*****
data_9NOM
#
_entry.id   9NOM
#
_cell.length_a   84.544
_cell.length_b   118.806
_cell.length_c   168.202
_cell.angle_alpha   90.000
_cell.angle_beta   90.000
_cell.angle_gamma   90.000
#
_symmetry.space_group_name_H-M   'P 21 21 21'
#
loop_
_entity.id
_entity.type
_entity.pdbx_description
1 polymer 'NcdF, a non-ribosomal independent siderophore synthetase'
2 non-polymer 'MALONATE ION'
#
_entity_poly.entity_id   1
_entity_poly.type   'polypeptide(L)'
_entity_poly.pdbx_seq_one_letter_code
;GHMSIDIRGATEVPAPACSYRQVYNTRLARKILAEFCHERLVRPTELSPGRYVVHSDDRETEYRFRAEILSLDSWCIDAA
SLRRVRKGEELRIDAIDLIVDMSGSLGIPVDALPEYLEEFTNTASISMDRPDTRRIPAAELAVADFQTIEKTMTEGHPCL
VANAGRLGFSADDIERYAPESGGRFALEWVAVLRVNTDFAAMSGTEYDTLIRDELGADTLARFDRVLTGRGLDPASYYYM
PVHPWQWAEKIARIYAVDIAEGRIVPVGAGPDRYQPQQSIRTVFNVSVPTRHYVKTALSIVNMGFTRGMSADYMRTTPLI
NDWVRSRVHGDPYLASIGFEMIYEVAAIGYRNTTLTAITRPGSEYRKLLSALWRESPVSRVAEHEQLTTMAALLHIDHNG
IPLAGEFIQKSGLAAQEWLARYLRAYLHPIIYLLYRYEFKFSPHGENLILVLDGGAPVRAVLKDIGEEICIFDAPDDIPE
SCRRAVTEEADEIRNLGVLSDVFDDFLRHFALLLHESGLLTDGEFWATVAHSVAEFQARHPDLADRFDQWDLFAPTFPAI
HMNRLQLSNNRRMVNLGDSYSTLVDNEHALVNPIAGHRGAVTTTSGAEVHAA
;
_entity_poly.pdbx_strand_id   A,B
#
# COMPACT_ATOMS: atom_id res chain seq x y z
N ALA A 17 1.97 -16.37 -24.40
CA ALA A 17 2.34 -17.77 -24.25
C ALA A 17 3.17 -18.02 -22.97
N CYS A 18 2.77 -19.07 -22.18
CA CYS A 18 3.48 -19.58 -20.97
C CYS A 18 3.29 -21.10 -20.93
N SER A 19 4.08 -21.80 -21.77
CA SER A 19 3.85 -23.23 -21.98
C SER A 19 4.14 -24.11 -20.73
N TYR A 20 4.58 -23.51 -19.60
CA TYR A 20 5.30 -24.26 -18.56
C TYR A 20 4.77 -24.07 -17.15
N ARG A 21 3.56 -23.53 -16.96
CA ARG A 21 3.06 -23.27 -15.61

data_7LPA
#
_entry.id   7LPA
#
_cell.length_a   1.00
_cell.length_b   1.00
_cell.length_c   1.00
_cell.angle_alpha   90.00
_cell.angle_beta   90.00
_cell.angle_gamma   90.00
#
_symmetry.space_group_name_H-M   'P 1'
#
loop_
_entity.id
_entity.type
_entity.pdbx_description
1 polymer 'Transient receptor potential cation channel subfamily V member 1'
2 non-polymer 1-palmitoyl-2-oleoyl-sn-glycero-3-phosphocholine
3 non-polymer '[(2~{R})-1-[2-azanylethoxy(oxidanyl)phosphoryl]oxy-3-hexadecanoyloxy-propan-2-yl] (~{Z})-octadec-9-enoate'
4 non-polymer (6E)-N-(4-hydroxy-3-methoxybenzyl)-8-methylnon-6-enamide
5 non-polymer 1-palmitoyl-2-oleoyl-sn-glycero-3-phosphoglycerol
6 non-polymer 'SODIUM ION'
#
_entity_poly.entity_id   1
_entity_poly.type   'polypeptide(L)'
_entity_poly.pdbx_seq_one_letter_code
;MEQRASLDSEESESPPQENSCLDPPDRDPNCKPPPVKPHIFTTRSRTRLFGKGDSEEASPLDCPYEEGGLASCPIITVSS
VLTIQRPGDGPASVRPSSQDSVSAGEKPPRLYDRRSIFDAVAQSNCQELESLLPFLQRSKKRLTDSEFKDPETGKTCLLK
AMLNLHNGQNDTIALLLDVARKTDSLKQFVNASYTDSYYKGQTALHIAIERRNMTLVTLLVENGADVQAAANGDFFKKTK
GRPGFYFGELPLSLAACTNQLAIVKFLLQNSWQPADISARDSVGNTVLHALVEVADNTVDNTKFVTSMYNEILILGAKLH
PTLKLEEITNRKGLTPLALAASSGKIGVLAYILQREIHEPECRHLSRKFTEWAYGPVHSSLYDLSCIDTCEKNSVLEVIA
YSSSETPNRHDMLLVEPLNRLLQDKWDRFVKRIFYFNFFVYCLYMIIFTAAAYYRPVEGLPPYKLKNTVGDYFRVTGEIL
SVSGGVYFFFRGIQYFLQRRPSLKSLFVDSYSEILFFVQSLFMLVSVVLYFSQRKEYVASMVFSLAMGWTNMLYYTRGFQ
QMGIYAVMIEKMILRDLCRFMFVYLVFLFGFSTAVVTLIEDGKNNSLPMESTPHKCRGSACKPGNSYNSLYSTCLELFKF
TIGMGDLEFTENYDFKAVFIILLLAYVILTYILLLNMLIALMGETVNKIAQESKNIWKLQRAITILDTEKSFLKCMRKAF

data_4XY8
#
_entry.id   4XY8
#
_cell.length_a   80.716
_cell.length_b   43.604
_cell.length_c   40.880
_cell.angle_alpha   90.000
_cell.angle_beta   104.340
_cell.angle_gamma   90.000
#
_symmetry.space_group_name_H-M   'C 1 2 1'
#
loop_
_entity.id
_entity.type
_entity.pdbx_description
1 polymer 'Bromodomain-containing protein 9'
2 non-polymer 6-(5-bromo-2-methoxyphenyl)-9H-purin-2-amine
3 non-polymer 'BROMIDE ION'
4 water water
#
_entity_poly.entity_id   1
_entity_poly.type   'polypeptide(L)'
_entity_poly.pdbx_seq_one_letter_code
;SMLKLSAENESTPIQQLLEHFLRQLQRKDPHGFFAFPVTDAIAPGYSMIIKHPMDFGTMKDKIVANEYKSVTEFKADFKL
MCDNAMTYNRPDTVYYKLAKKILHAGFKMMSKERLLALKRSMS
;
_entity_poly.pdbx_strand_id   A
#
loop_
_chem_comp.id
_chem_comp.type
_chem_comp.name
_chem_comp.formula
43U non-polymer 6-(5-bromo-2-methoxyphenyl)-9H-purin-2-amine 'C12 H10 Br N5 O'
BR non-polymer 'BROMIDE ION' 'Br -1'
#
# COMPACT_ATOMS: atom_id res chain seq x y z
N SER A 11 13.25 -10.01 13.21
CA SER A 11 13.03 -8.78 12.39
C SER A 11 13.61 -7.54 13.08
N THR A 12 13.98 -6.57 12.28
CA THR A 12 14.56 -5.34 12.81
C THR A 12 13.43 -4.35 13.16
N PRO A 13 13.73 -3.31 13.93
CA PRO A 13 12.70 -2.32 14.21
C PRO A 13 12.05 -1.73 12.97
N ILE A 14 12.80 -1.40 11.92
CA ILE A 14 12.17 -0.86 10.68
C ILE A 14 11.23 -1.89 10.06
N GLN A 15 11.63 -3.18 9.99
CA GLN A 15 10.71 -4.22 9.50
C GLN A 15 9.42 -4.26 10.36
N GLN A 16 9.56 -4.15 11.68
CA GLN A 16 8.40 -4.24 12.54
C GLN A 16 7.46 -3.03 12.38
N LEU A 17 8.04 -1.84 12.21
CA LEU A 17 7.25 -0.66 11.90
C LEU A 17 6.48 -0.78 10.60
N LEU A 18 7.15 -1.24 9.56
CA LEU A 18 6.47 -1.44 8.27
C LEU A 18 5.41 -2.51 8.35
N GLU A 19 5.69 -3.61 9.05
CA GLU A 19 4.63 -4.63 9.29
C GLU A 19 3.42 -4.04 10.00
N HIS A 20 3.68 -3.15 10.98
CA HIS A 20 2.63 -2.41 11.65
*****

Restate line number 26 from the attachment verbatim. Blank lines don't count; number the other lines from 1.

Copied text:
VANAGRLGFSADDIERYAPESGGRFALEWVAVLRVNTDFAAMSGTEYDTLIRDELGADTLARFDRVLTGRGLDPASYYYM